I used to be a people-pleaser. To the point where both my friends and my family told me “Nicole, stop being such a people-pleaser.”
I didn’t see it that way, though. From my perspective, the best way to get someone to do something I wanted was to do something they wanted first — not out of any kind of manipulative sense, but in a more general “if I say yes to this person, they’ll return the favour by saying yes to me.”
It took me until my early 30s to figure out that relationships don’t really work like that. Not personal relationships, where my willingness to watch every blockbuster action movie that released did not make my then-boyfriend any more interested in watching the re-release of Titanic (in 3D!) with me; and definitely not professional relationships. Saying yes to supervisors and co-workers can get you pretty far in the workplace, but it won’t necessarily get you where you want to go.
Nor will it get you what you’re worth.
To get that, you have to learn how to say no.
Practice saying no with the people who love you most
This type of learning, like nearly everything else, takes practice. When I realised that I needed to get better at saying no, I started with extremely low-stakes situations, such as telling an acquaintance that I couldn’t meet up for drinks. When I realised that saying no in a single situation didn’t cause a chain-reaction of unwanted consequences—like, the acquaintance didn’t hate me forever, we saw each other at another social event and it was fine—I practiced saying no to close friends. Still fine. Miraculously, our friendship survived the great “I don’t feel like tacos tonight” incident of 2016, which prepared me for more difficult decisions like “I won’t be able to join the big friend trip this year.”
Then I tried saying no to my parents, which was even more difficult, but also... it turned out ok. They still loved me, just like I still loved them even though they’ve been saying “no” to me since I was old enough to understand words.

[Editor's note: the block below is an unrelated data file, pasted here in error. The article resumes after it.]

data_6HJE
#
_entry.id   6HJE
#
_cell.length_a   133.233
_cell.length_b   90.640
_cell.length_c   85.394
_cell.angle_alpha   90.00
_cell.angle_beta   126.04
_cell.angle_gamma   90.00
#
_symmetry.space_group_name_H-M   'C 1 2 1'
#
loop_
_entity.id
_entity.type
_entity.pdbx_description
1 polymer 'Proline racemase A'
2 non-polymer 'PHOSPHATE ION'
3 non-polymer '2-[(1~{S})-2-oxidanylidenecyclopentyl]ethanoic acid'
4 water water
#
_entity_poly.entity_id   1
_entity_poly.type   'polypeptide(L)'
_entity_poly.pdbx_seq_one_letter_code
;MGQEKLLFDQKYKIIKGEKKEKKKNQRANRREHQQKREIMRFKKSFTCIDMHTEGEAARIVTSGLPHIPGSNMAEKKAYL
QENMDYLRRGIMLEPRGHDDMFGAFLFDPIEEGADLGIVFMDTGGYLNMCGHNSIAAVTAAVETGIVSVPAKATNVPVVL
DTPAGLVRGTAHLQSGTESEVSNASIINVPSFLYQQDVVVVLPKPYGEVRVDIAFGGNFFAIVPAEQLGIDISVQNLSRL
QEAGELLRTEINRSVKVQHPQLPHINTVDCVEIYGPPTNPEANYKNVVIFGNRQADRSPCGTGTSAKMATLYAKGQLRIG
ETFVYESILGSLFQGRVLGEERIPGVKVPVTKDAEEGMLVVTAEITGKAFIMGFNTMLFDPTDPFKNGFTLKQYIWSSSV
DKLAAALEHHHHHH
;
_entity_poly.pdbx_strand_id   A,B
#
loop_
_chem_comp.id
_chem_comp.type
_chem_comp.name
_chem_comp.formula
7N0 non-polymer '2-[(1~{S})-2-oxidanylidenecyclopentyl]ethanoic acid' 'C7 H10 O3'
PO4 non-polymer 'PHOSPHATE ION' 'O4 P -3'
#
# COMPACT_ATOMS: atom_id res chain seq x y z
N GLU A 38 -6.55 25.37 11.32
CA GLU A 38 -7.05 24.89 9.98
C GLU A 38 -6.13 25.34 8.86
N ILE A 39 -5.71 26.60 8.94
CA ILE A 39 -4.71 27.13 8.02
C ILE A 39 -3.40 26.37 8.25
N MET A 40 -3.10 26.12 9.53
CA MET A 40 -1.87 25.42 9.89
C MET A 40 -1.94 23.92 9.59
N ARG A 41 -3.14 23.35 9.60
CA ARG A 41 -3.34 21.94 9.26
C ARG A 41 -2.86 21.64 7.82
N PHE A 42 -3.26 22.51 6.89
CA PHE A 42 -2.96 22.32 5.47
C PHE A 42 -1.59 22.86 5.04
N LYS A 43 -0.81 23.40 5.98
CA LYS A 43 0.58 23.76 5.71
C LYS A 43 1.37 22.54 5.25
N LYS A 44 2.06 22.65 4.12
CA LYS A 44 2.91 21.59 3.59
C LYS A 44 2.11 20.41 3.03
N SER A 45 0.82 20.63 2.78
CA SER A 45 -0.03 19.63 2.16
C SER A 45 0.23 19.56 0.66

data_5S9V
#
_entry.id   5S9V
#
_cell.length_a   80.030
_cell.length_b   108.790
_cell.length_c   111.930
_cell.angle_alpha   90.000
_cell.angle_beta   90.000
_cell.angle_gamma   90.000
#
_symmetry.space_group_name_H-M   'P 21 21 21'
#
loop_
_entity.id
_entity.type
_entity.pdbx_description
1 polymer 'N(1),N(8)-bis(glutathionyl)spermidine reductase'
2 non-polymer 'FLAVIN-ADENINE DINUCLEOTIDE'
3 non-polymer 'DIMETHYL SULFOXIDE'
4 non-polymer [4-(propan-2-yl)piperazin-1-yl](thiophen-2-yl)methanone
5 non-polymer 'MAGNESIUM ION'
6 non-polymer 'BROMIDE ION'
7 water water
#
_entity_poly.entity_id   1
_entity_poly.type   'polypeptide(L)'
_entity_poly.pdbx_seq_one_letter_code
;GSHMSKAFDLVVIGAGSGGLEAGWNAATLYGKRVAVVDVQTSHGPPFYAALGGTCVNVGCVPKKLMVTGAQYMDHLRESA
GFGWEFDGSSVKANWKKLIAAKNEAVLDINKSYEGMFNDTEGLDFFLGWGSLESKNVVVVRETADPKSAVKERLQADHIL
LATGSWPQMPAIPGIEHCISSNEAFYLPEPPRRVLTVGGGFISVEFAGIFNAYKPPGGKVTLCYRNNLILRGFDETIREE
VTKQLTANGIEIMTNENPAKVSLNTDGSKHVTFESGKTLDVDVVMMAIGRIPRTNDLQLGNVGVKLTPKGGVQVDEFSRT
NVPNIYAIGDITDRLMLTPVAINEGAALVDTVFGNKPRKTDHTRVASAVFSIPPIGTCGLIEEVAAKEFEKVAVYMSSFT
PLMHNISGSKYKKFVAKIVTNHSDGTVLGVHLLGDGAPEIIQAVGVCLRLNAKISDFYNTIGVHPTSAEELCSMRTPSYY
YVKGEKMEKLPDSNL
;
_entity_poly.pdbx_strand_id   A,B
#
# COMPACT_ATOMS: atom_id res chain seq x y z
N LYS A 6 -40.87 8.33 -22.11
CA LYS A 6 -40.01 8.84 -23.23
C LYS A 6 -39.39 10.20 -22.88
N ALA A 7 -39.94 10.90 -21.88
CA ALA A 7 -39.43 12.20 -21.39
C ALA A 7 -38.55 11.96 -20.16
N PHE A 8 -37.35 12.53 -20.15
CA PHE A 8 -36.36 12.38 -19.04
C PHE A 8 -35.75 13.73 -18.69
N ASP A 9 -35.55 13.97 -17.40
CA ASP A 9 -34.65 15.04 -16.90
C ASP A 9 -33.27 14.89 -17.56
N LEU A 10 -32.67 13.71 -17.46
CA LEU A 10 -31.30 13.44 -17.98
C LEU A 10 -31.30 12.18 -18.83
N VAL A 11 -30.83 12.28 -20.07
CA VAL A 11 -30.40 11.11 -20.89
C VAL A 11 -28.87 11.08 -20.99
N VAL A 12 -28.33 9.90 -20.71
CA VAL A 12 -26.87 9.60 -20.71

Why am I telling you all of this? Because earlier today Quartz reminded us that before we launch into high-stakes negotiations, such as salary negotiations, we can practice our negotiating skills with the people who love us:
Jane Charlton, head of leadership programmes at London Business School, who along with her team at the school’s Alumni Career Centre has helped thousands of business students prepare for job interviews, says we should always negotiate, even when we know the answer is going to be no. And in order to make it more likely we’ll actually do so, she says, we should practice. That can mean using some surprising situations—a standoff with your kids about mealtimes, for example, or a discussion with a partner about where to go on holiday—to hone skills that can later be employed in meetings with managers.
Saying no rarely closes doors; instead, it opens up new opportunities
I’ve had to say no to a lot of people this year, and I’ve had to negotiate a few high-stakes professional situations—and all of that boundary-setting practice I started doing five years ago helped. Significantly. Learning how to stand up for what I wanted, what I valued, and what I was worth taught me two things:
Saying no to a single situation rarely means closing a door forever. Friends will still be there, family will still be there, professional contacts will still want to work with you.
Saying no to something you don’t want, especially career-wise, isn’t turning down an opportunity as much as it is making room for you to find a better opportunity.
There's no denying the gender pay gap. It's there: The average pay for a man, the average pay for a woman, and space between. The gap exists regardless of whether or not you believe it exists. Wage gap deniers don't deny the gap itself; they deny its significance. Women stay at home with children, so the numbers make sense, they say. Women don't negotiate, so of course there's a gap.
Yes, there are situations where you need to take whatever job is offered and do the best you can. After I graduated from college, for example, I spent a few months working as a telemarketer because I needed money and they were the ones paying. Learning how to say yes to whatever comes your way is a valuable skill—but at a certain point, learning how to say no becomes even more valuable.
Transfer your “saying no” skills into “win-win” skills
I’ll end this with one more insight; earlier this year I finally got around to reading Stephen Covey’s The 7 Habits of Highly Effective People and realised I needed to start evolving my “saying no” skill into “finding a win-win situation that satisfies both parties.” (If you’re not familiar with the 7 Habits, “think win-win” is Habit #4.) As Covey explains:
Many people think in terms of either/or: either you’re nice or you’re tough.
Win-win requires that you be both. It is a balancing act between courage and consideration.
Interestingly, the win-win situation is similar to what I thought I’d achieve by becoming a people-pleaser—only it’s coming from a place of integrity and cooperation, not an internal tally of tit-for-tat.
I’m still working on building this particular skill, but I suspect that as I get better at it, it’ll be as beneficial to my personal and professional life as learning how to say no has been.